Current MEOR techniques have involved the injection and establishment of an exogenous microbial population in an oil reservoir. This population is supplied with nutrients such as molasses or other fermentable sugars, a source of nitrogen and mineral salts as additives to the water flood employed for secondary oil removal. Other hydrocarbon substrates have been researched, however the economic advantage of fermentable sugars have made them the preferred substrate.
The development of methods utilizing the injection of microorganisms into oil reservoirs has been limited by the conditions which prevail in oil reservoirs. In particular, small and variable reservoir pore sizes together with extremely high temperatures, salinity/ionic strengths and pressures have severely limited the type, range and number of microorganisms that can be injected. Further, and of equal significance, is the highly reduced environment present in many reservoirs. The absence of oxygen severely limits the range of biometabolites that can be synthesized by organisms introduced into oil reservoirs.
A disadvantage of the microorganisms utilized in current MEOR technology is that they may tend to occlude the reservoir pores due to their large cell volume caused by the rich nutrient conditions provided in the waterflood. These large cells may also find it difficult to penetrate small pores in the rock.
We have surprisingly found that the surface active properties of those microorganisms which are adapted to grow in oil well conditions, may be enhanced by subjecting the microorganisms to nutrient limiting conditions. Such microorganisms are especially useful in MEOR.
Accordingly, the present invention contemplates a method for recovering oil from a reservoir comprising increasing the population of endogenous microorganisms in said reservoir, said microorganisms having surface active properties, to a level sufficient to effect enhanced oil recovery. Enhanced oil recovery is effected, in one aspect of the present invention, under pressure by reducing interfacial tension of oil in said reservoir.
More particularly, one aspect of the present invention contemplates a method for recovering oil from a reservoir comprising the steps of:
(a) isolating endogenous microorganisms from said reservoir;
(b) ascertaining the limiting nutrient(s) for growth of said microorganisms;
(c) supplying an effective amount of said nutrients(s) to said reservoir for a time and under conditions sufficient to effect an increase in population of endogenous microorganisms;
(d) maintining said reservoir for a time and under nutrient limiting conditions sufficient to enhance surface active properties of said microorganisms; and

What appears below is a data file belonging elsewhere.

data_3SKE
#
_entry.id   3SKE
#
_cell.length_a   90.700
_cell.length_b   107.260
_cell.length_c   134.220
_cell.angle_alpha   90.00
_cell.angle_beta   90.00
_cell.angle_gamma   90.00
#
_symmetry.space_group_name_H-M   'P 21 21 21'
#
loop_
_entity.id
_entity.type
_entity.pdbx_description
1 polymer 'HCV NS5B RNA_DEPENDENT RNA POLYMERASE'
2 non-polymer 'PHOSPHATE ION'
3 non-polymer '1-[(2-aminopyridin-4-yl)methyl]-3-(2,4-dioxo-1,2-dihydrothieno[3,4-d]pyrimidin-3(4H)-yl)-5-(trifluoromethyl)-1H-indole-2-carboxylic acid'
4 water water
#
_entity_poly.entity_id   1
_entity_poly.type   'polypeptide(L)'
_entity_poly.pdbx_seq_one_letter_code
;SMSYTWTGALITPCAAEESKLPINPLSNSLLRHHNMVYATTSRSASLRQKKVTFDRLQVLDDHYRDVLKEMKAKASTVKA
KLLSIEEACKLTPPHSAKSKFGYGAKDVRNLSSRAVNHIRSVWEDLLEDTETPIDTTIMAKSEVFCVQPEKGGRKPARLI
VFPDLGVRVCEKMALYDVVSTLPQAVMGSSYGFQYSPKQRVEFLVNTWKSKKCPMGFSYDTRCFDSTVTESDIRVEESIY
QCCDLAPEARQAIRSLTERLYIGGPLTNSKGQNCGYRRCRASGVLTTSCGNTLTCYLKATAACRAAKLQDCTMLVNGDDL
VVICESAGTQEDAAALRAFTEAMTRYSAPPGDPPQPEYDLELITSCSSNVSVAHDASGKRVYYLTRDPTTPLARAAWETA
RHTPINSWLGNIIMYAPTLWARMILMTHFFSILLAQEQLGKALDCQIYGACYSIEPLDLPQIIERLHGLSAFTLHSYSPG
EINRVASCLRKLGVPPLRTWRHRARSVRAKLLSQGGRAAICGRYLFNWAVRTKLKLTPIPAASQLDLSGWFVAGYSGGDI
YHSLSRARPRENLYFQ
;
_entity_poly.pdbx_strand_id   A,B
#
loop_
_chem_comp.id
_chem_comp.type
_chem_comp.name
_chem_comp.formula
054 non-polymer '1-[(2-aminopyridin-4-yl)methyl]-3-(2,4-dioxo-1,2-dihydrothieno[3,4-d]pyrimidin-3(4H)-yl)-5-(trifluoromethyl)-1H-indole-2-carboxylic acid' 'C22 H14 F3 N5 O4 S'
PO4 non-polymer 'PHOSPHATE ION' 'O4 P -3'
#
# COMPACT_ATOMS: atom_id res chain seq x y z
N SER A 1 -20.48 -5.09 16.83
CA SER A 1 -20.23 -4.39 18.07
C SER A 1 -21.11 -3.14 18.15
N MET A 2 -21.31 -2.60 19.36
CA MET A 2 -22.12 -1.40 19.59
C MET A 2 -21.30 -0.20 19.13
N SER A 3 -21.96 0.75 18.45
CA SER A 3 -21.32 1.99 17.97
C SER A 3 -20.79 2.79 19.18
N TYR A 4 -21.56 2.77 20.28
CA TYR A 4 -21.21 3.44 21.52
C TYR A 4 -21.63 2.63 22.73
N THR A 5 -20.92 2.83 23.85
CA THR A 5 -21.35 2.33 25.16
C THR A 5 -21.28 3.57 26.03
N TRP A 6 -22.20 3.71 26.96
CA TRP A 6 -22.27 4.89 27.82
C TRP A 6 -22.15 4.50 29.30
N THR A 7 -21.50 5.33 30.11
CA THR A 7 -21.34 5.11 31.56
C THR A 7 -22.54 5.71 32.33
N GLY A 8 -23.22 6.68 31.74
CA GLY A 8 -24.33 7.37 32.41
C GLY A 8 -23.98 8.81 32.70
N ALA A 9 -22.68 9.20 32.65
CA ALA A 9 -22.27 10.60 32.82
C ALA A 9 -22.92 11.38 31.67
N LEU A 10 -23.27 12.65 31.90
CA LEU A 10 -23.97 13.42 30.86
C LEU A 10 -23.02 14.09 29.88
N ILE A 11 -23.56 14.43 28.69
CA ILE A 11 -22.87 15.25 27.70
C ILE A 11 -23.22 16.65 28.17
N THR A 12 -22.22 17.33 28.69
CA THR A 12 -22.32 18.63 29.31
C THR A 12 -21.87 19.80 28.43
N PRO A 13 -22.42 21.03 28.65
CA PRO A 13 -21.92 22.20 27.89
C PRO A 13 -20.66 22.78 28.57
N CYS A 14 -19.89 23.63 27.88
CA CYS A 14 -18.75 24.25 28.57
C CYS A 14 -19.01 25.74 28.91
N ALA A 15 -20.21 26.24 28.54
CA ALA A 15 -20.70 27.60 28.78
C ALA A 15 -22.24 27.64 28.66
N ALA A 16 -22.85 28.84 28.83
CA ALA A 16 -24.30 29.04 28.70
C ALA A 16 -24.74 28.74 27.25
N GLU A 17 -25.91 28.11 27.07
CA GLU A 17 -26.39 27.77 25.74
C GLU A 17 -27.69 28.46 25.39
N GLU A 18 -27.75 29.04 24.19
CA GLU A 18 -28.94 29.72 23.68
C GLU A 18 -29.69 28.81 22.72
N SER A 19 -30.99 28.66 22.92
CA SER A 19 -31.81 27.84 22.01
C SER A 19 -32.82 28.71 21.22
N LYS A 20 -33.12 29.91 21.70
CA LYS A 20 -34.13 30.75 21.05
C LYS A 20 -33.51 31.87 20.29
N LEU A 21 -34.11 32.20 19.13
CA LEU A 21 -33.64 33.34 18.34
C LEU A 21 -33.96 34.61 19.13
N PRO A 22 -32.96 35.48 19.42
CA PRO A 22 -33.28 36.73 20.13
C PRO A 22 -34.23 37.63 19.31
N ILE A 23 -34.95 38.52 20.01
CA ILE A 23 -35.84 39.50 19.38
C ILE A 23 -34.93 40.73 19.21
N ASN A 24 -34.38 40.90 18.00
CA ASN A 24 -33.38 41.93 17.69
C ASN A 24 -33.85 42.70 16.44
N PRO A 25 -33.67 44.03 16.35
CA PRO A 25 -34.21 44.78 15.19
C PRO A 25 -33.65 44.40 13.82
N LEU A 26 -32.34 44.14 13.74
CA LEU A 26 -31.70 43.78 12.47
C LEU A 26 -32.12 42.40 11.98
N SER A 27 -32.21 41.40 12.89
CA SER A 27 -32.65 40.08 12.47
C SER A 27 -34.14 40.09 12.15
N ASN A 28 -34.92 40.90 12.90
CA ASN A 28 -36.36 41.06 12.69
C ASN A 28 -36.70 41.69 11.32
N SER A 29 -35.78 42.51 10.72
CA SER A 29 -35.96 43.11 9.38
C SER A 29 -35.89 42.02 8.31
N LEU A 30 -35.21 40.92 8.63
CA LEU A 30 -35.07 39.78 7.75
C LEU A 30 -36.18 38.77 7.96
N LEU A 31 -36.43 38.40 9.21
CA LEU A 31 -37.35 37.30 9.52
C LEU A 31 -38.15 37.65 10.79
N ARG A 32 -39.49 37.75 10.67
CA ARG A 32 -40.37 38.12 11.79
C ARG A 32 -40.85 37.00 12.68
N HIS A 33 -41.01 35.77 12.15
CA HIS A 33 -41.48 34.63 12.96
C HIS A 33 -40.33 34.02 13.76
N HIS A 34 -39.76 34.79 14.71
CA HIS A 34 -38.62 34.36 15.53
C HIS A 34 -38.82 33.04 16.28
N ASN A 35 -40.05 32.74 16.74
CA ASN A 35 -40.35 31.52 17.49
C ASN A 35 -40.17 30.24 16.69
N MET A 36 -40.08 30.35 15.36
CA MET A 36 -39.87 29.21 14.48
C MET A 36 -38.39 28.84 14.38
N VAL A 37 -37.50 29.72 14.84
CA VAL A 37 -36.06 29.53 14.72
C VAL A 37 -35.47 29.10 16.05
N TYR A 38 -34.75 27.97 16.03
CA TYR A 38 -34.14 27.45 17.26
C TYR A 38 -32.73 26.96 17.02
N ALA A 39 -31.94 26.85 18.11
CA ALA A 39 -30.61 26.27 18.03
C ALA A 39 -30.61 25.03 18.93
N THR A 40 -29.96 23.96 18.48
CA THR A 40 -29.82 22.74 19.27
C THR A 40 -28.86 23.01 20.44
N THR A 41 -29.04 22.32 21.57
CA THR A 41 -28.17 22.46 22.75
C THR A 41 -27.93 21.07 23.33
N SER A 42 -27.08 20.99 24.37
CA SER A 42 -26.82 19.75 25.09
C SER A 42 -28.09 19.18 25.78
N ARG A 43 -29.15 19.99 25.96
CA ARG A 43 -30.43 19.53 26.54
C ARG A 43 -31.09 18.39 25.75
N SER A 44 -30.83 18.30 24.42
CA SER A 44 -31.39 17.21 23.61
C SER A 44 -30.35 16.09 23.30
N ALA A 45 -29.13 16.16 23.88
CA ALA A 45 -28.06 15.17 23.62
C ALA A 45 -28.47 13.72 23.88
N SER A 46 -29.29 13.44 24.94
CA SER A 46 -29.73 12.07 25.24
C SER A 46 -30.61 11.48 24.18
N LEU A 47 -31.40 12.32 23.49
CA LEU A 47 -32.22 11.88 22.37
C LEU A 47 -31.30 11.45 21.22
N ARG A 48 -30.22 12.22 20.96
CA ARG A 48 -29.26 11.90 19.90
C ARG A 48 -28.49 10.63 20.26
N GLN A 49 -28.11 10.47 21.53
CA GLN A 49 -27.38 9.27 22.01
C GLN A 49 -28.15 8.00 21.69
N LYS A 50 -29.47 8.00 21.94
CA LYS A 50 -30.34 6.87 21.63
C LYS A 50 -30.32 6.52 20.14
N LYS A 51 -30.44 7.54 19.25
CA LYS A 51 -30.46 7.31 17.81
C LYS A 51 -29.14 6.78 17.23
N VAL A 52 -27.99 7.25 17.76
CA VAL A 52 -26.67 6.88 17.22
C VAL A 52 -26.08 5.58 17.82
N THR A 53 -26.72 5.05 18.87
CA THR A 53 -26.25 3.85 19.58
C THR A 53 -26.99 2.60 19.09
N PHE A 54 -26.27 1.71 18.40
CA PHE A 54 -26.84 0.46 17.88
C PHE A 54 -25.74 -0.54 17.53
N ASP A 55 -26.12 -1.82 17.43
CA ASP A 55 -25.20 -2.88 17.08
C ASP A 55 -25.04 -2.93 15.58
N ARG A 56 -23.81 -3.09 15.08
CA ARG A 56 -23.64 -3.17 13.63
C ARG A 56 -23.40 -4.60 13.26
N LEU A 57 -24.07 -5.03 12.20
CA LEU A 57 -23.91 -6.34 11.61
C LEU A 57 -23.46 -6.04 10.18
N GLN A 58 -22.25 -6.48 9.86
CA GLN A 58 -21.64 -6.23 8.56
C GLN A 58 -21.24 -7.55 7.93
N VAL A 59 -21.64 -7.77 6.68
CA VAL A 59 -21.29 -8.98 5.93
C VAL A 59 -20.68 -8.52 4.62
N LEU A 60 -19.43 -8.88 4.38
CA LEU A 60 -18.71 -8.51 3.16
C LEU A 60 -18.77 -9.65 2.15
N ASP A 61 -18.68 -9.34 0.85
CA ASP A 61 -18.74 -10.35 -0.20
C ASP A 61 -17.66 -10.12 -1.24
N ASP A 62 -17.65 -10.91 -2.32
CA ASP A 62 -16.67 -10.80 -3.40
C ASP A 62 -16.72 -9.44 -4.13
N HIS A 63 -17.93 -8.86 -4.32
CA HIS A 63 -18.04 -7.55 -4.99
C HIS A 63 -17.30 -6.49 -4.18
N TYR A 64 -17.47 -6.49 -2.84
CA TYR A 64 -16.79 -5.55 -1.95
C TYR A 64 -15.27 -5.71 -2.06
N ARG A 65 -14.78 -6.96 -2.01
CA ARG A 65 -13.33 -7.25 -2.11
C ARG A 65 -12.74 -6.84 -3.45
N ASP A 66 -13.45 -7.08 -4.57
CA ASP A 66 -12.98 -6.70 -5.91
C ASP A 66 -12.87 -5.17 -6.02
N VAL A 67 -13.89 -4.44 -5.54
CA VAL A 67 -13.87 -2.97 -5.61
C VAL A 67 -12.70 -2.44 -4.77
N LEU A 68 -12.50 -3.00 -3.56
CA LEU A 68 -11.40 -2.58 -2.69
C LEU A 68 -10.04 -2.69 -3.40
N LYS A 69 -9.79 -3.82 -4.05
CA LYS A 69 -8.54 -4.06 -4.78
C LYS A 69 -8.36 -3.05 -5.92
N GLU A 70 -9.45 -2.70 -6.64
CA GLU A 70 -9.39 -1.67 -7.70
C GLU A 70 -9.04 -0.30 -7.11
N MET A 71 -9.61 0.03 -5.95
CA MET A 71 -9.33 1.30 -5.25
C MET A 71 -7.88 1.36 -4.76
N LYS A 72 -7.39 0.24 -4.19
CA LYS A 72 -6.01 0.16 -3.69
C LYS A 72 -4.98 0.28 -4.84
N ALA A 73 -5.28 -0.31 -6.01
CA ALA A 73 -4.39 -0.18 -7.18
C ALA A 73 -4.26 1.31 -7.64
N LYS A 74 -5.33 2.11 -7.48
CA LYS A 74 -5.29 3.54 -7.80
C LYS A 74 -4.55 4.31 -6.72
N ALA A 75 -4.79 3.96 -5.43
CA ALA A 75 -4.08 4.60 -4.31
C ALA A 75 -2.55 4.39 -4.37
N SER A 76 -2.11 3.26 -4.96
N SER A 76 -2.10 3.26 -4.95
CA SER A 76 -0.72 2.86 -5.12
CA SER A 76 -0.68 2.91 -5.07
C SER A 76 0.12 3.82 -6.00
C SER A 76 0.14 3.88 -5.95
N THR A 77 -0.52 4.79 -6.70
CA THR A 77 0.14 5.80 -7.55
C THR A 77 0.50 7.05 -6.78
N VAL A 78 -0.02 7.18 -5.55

(e)subjecting said reservoir to oil recovery means.
Another aspect of the present invention contemplates a method for recovering oil from a reservoir comprising the steps of:
(a) isolating endogenous microorganisms from said reservoir;
(b) ascertaining the limiting nutrients(s) for growth of said microorganisms;
(c) growing said microorganisms under conditions sufficient to increase their population level;
(d) supplying an effective amount of said nutrient(s) together with said microorganisms to reservoir for a time and under conditions sufficient to effect an increase in population of endogenous microorganisms in said reservoir;
(e) maintaining said reservoir for a time and under conditions sufficient to enhance surface active properties of the microorganisms in said reservoir;
(f) subjecting said reservoir to oil recovery means.
According to a further aspect of the present invention, there is provided a method of enhancing the surface active properties of microorganisms, which comprises subjecting microorganisms adapted to grow in oil well conditions to one or more cycles of growth in a nutrient medium followed by nutrient limitation.
In yet a further aspect of the present invention, there is provided a method of enhanced oil recovery from an oil reservoir which comprises:
(a) providing microorganisms from the reservoir or other source which may be adapted to oil reservoir conditions;
(b) placing the microorganisms in a nutrient medium to promote growth thereof;
(c) subjecting the microorganisms to one or more cycles of nutrient limitation;
(d) introducing the microorganisms to the reservoir;
(e) recovering oil from the reservoir.
FIG. 1 is a graphical representation of production of oil in barrels per day (BPD(+)) at Alton-3 well after injection of production water without nutrients.
FIG. 2 is a graphical representation of production of oil in barrels per day (BPD(+)) at Alton-3 well after injection of production water with nutrients.